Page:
By Chris Hodgson, superyacht officer and Ocean5 rower
Having just stepped off a boat measuring over 300ft, it didn’t take long to realise things are going to be rather different on a 28ft rowing boat. Five men, no bathroom, no bridge and no galley, open to the elements. The closest thing to an engine room is our biceps. These facts take a while to sink in, but the excitement is growing within me as I begin to think how back to basics this journey will be.
Even on a superyacht, crossing the Atlantic is no mean feat. It requires many days of preparation; passage planning, provisioning and stowing the boat for a long time at sea; while keeping in mind that any assistance is a long way away. The bridge, set high above the water, is filled with computers and radars, calculating the journey, providing constant weather updates, a sheltered and air-conditioned place to keep watch and last but not least, a tea and coffee station.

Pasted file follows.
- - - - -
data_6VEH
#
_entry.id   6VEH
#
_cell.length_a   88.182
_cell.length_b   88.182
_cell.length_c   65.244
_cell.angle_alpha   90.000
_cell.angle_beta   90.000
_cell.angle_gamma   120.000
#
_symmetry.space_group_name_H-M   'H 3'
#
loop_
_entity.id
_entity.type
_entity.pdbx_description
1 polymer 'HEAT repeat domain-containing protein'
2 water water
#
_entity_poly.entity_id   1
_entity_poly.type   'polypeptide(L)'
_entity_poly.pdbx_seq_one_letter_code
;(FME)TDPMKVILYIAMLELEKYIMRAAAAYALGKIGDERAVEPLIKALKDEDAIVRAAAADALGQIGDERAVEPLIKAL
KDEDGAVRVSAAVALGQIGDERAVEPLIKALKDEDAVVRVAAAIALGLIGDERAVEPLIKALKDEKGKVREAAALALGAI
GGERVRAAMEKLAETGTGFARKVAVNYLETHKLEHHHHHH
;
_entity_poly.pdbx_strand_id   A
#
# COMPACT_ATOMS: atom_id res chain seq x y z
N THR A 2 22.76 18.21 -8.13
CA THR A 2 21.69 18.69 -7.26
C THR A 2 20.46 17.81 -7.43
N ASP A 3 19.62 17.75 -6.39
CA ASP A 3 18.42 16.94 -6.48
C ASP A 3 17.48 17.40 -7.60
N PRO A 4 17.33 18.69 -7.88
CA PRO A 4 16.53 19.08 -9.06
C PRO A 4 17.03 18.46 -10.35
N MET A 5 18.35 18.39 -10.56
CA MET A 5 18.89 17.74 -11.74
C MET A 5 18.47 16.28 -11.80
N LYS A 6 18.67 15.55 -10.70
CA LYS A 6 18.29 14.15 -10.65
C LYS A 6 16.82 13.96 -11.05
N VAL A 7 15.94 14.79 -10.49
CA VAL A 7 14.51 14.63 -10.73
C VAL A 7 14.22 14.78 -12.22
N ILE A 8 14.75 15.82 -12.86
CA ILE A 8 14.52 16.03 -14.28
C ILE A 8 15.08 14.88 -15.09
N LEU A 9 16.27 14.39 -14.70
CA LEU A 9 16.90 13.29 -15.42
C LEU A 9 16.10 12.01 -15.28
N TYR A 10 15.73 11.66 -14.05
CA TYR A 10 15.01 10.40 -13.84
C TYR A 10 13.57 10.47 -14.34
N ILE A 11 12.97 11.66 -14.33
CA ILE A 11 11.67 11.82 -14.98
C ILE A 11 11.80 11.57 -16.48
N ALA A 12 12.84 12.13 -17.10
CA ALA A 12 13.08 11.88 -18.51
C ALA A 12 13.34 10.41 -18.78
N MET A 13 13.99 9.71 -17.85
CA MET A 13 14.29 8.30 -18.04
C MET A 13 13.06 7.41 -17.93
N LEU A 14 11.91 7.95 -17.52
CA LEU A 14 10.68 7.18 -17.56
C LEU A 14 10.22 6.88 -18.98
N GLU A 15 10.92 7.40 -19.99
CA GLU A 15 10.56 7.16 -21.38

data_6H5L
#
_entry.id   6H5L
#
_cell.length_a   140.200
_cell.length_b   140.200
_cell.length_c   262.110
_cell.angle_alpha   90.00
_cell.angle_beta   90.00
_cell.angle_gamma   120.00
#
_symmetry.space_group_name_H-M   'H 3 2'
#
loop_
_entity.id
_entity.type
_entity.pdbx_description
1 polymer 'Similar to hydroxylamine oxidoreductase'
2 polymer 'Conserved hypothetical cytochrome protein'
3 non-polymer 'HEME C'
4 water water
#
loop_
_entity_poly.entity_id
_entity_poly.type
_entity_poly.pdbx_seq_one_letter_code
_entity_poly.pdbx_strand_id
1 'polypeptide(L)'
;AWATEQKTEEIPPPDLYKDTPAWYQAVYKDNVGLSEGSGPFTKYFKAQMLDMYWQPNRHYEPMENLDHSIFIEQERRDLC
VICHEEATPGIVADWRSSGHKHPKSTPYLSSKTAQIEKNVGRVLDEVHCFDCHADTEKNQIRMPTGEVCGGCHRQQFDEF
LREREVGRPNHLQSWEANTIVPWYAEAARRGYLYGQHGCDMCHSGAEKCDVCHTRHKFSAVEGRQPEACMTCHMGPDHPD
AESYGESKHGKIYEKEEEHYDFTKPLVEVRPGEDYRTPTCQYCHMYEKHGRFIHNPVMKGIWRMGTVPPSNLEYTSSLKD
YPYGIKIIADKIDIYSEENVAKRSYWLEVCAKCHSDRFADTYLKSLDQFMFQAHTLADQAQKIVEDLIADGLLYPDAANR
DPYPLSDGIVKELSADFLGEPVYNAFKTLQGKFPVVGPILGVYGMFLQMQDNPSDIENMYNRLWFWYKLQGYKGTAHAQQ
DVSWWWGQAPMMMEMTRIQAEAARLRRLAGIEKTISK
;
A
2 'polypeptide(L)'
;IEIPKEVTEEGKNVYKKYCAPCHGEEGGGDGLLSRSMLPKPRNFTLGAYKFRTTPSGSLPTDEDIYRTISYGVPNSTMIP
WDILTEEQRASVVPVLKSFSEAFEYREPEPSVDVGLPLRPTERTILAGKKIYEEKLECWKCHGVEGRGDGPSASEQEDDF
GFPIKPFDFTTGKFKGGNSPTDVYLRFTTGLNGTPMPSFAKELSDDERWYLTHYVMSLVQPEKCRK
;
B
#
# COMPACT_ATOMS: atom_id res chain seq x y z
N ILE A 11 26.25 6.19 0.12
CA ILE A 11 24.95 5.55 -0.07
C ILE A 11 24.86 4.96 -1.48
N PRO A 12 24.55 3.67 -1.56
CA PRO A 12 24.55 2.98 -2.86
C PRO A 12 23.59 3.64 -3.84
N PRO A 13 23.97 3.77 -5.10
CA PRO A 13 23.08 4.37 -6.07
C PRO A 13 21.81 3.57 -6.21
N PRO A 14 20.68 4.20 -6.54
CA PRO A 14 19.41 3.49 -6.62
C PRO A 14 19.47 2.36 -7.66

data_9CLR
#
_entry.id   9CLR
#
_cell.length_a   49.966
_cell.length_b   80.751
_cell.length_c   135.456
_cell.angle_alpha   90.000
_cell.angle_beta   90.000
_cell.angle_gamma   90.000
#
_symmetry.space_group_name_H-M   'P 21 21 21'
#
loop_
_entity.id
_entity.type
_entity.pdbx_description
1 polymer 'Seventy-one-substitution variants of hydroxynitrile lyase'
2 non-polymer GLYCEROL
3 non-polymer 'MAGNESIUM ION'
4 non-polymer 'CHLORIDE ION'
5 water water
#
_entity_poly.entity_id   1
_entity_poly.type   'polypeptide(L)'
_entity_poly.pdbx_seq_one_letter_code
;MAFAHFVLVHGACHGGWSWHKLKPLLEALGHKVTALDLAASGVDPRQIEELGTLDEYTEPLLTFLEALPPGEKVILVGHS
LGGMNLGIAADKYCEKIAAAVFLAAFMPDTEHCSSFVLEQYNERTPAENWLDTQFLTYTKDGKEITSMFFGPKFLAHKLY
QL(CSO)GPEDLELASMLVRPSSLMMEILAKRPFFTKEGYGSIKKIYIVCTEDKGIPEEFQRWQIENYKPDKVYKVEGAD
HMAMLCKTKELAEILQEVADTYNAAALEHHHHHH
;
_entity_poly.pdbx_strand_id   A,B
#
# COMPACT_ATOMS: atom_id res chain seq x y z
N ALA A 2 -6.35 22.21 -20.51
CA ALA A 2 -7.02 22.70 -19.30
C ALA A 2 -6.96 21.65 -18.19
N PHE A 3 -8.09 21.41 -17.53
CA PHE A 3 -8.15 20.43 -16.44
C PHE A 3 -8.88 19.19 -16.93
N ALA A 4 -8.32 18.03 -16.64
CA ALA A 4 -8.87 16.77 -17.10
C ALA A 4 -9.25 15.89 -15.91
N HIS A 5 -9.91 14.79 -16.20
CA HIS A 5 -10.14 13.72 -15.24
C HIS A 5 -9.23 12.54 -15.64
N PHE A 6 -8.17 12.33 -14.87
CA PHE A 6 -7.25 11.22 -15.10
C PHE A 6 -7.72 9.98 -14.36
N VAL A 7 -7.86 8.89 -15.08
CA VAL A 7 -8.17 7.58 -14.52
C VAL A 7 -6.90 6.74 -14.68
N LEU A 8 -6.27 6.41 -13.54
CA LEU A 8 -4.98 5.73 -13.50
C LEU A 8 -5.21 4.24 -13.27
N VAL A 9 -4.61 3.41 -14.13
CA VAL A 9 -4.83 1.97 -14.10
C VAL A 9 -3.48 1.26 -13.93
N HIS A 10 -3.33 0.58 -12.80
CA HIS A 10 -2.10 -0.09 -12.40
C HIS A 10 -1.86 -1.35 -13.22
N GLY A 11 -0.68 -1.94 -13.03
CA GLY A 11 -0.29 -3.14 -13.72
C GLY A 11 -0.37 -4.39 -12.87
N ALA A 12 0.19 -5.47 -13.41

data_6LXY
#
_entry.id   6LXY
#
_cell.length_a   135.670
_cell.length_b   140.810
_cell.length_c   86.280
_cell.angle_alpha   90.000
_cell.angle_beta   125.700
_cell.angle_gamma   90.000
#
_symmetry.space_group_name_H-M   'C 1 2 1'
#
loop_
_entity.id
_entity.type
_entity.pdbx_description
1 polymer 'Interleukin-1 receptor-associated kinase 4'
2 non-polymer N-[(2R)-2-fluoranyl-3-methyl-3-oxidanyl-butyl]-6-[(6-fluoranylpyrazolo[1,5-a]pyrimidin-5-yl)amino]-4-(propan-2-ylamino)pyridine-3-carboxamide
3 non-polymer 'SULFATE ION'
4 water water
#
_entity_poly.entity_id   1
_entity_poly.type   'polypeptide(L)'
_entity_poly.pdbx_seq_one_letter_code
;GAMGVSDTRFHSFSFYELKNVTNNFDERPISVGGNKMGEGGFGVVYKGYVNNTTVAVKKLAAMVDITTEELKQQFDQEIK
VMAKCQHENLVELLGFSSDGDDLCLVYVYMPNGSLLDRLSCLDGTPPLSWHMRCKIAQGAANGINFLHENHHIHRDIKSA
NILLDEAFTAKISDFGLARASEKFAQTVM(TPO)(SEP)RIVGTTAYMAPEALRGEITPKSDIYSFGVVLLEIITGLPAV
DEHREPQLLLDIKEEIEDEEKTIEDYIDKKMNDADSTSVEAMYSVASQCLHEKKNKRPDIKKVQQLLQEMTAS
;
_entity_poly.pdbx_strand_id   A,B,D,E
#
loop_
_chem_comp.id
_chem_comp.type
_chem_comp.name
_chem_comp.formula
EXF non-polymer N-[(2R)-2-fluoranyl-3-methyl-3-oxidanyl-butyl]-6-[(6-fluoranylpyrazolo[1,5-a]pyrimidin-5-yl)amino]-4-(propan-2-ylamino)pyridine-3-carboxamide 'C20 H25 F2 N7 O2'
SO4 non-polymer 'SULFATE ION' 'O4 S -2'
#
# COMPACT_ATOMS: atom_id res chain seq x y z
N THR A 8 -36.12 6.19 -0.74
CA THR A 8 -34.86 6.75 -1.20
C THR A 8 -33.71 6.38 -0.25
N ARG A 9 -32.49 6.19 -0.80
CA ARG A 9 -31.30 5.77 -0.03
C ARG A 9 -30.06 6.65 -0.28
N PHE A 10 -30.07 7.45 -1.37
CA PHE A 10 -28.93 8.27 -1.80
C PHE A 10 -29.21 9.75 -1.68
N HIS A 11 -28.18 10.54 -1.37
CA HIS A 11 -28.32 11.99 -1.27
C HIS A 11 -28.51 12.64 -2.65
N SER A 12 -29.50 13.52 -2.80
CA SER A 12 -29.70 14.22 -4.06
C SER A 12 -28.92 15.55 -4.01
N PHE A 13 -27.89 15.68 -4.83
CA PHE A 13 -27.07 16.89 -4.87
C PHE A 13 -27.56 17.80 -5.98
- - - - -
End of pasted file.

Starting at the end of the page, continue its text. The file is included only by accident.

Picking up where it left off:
Our little rowing boat, being so low to the sea, will make it hard to spot any ships in the distance – and even worse – harder for them to spot us! It’s a constant worry that we could be mowed down by large ships at any moment and if that’s not scary enough, basic equipment will be our sole means of safely navigating our way 3000 miles across the ocean to Antigua. One other thing to bear in mind is we won’t even be sitting facing the right way. The rowing positions are all sitting with their backs to the bow!
Its back to pure reliance on self and boat, with the lack of luxuries such as a toilet, a bucket will now become our shared commode. Instead of a cozy cabin with my girlfriend, a salty mattress will be the place to rest my weary head (for a whole 2 hours!) Forget chef-prepared meals coming hot from the galley, freeze-dried food and cold water will fuel us for the trip.
There are huge differences between superyachts and rowing boats and it’s not going to comfortable. But at the end of the day, the adventure of rowing the Atlantic is not meant to be easy!